Dr. Stuart McGill is a professor at the University of Waterloo and a renowned lecturer in spine function. He’s specifically known in lumbar spine training where he popularized the “McGill Big Three”.
The “McGill Big Three” are comprised of the Curl Up, the Side Plank and the Bird Dog.
Movement wise they would be listed as anti-flexion/extension, anti-lateral flexion and anti-rotation.
While these may be good exercises to start with athletes at young training ages, they may not be the best fit for athletes at higher training ages.
Working with athletes at higher levels
With more advanced athletes, we should look to challenge the core through load and movement of the rib cage and pelvis.
During sport, the body needs to flex, extend, laterally flex and rotate.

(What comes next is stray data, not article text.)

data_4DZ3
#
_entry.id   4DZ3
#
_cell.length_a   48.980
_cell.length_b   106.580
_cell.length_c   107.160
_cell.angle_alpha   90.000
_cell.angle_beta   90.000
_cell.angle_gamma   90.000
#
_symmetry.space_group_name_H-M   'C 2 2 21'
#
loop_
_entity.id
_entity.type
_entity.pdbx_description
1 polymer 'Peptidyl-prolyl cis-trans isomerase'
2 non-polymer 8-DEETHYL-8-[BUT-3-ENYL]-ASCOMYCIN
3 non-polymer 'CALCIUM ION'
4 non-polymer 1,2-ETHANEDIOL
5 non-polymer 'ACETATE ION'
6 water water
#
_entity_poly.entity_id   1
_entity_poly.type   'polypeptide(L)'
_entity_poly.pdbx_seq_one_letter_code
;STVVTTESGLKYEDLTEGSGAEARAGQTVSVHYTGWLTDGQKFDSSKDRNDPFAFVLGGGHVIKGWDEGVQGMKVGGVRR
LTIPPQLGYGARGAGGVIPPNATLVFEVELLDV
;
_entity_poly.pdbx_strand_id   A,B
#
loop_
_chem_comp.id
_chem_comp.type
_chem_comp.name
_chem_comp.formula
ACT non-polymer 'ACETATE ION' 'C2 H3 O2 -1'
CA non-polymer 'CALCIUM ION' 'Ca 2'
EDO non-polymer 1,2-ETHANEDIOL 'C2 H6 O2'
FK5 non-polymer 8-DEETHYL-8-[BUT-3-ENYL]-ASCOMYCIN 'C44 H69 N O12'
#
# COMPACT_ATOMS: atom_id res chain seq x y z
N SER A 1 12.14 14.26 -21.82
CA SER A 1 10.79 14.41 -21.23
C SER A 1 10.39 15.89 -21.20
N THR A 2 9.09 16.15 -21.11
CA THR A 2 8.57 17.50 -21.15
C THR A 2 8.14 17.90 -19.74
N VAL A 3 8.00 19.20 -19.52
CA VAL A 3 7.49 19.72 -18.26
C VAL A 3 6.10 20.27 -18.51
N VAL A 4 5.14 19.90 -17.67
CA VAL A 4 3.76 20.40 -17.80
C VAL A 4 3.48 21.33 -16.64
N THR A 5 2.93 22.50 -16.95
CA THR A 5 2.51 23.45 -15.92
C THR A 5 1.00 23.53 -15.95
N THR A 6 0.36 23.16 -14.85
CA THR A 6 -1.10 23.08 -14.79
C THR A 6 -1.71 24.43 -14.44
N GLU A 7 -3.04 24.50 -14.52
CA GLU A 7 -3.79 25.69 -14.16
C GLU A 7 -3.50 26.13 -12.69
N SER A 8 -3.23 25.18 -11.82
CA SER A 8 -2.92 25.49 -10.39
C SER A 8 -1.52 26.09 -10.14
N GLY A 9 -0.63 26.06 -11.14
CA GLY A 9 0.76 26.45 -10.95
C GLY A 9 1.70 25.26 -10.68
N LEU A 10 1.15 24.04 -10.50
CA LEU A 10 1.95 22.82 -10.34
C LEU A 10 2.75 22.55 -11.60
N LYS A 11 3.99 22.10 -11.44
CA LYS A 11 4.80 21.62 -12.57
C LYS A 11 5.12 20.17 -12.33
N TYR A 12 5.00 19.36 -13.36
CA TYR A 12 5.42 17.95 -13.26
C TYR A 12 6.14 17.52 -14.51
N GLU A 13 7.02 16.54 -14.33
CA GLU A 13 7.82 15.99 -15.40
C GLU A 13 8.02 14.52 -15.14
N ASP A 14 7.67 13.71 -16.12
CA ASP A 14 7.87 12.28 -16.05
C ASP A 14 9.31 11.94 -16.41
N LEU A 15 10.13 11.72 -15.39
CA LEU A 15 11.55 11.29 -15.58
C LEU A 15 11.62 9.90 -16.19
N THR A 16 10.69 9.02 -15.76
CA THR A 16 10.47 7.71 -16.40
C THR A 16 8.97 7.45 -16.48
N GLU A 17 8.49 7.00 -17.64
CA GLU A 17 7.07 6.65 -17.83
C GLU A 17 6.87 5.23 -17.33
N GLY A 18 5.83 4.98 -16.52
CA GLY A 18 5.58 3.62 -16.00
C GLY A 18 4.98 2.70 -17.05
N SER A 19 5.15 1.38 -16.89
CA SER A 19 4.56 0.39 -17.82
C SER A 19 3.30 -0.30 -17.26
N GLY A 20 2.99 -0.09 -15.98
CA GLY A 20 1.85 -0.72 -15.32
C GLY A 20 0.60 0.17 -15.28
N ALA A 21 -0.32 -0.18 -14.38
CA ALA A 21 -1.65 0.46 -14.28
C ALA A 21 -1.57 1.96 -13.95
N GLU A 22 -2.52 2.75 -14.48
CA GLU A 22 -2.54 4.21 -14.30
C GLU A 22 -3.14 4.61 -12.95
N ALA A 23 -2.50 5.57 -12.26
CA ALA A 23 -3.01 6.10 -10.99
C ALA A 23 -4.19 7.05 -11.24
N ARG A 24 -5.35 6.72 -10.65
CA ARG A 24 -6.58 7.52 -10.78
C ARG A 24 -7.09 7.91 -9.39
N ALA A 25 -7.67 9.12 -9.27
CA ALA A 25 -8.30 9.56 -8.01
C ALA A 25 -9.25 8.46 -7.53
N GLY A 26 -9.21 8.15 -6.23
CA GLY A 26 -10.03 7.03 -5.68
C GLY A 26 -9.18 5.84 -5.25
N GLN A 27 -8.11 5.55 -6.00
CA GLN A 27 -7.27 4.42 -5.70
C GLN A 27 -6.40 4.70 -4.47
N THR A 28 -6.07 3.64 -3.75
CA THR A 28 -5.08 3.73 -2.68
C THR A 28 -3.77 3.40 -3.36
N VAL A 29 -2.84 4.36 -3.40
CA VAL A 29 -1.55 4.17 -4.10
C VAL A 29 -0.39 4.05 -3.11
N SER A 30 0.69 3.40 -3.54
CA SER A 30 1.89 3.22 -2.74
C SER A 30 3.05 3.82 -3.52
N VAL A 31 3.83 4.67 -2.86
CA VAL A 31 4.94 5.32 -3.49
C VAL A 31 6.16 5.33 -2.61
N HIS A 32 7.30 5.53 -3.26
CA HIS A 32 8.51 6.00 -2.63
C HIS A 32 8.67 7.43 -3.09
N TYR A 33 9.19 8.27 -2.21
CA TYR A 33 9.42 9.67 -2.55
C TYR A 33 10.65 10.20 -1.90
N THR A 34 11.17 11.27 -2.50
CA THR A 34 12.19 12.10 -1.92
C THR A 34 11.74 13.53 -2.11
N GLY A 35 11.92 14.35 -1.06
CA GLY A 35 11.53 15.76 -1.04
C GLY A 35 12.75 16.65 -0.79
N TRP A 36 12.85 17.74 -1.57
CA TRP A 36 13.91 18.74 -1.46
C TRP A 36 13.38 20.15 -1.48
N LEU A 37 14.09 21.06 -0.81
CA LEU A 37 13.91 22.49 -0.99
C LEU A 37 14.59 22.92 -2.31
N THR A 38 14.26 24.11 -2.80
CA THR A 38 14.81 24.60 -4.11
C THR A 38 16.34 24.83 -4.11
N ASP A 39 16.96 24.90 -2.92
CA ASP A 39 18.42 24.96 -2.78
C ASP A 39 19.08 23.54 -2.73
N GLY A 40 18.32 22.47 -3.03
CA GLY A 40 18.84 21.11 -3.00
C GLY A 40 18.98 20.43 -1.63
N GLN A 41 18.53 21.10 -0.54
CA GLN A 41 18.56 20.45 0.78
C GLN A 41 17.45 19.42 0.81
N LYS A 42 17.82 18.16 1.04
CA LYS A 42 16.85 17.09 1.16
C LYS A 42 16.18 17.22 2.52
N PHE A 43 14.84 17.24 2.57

It doesn’t do you a whole lot of good in terms of transfer to sport if we aren’t allowing our rectus abdominus and obliques to create movement at the rib cage and pelvis.
Here are some of my go to exercises for challenging the core for baseball:
Reverse Crunches, Cable Crunches, Hanging Knee Tucks and Ab Rollouts.
DB Side Bends, Side Plank Hip Dips and 45 Degree Side Bends.
Choosing effective core work can also directly increase ranges of motion at the shoulders, hips and spine.
Stay tuned for our next blog post on this topic.
Looking for more insight? Check out “How to get the most out of your offseason training” here.